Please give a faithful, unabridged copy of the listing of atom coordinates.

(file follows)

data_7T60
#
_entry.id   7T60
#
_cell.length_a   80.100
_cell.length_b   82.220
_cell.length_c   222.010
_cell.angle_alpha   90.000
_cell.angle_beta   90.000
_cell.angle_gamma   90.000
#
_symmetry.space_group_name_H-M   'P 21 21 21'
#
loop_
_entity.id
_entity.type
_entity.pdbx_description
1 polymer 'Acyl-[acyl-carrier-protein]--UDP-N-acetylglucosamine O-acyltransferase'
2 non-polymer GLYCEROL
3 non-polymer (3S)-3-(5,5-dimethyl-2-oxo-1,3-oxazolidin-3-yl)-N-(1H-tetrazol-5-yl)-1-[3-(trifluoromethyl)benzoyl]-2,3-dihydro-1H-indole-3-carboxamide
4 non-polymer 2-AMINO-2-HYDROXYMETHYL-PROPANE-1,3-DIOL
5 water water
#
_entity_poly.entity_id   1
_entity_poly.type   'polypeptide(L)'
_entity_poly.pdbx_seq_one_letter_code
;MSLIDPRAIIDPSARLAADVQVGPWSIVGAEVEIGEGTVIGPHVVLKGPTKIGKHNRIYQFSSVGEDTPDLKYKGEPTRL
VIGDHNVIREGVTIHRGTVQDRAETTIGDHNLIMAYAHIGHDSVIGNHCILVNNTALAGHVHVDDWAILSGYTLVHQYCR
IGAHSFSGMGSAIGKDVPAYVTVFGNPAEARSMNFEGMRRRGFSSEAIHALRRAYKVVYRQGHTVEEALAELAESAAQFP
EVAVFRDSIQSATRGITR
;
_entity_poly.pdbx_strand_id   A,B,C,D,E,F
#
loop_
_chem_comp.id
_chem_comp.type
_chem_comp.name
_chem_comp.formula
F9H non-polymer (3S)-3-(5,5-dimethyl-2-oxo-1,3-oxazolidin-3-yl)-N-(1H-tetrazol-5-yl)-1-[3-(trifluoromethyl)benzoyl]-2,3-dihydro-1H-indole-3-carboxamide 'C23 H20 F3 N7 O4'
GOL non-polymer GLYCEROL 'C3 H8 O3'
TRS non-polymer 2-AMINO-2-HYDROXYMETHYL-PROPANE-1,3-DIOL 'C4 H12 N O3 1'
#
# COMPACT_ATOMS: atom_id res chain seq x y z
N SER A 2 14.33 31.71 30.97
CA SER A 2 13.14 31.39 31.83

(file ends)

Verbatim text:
data_7T60
#
_entry.id   7T60
#
_cell.length_a   80.100
_cell.length_b   82.220
_cell.length_c   222.010
_cell.angle_alpha   90.000
_cell.angle_beta   90.000
_cell.angle_gamma   90.000
#
_symmetry.space_group_name_H-M   'P 21 21 21'
#
loop_
_entity.id
_entity.type
_entity.pdbx_description
1 polymer 'Acyl-[acyl-carrier-protein]--UDP-N-acetylglucosamine O-acyltransferase'
2 non-polymer GLYCEROL
3 non-polymer (3S)-3-(5,5-dimethyl-2-oxo-1,3-oxazolidin-3-yl)-N-(1H-tetrazol-5-yl)-1-[3-(trifluoromethyl)benzoyl]-2,3-dihydro-1H-indole-3-carboxamide
4 non-polymer 2-AMINO-2-HYDROXYMETHYL-PROPANE-1,3-DIOL
5 water water
#
_entity_poly.entity_id   1
_entity_poly.type   'polypeptide(L)'
_entity_poly.pdbx_seq_one_letter_code
;MSLIDPRAIIDPSARLAADVQVGPWSIVGAEVEIGEGTVIGPHVVLKGPTKIGKHNRIYQFSSVGEDTPDLKYKGEPTRL
VIGDHNVIREGVTIHRGTVQDRAETTIGDHNLIMAYAHIGHDSVIGNHCILVNNTALAGHVHVDDWAILSGYTLVHQYCR
IGAHSFSGMGSAIGKDVPAYVTVFGNPAEARSMNFEGMRRRGFSSEAIHALRRAYKVVYRQGHTVEEALAELAESAAQFP
EVAVFRDSIQSATRGITR
;
_entity_poly.pdbx_strand_id   A,B,C,D,E,F
#
loop_
_chem_comp.id
_chem_comp.type
_chem_comp.name
_chem_comp.formula
F9H non-polymer (3S)-3-(5,5-dimethyl-2-oxo-1,3-oxazolidin-3-yl)-N-(1H-tetrazol-5-yl)-1-[3-(trifluoromethyl)benzoyl]-2,3-dihydro-1H-indole-3-carboxamide 'C23 H20 F3 N7 O4'
GOL non-polymer GLYCEROL 'C3 H8 O3'
TRS non-polymer 2-AMINO-2-HYDROXYMETHYL-PROPANE-1,3-DIOL 'C4 H12 N O3 1'
#
# COMPACT_ATOMS: atom_id res chain seq x y z
N SER A 2 14.33 31.71 30.97
CA SER A 2 13.14 31.39 31.83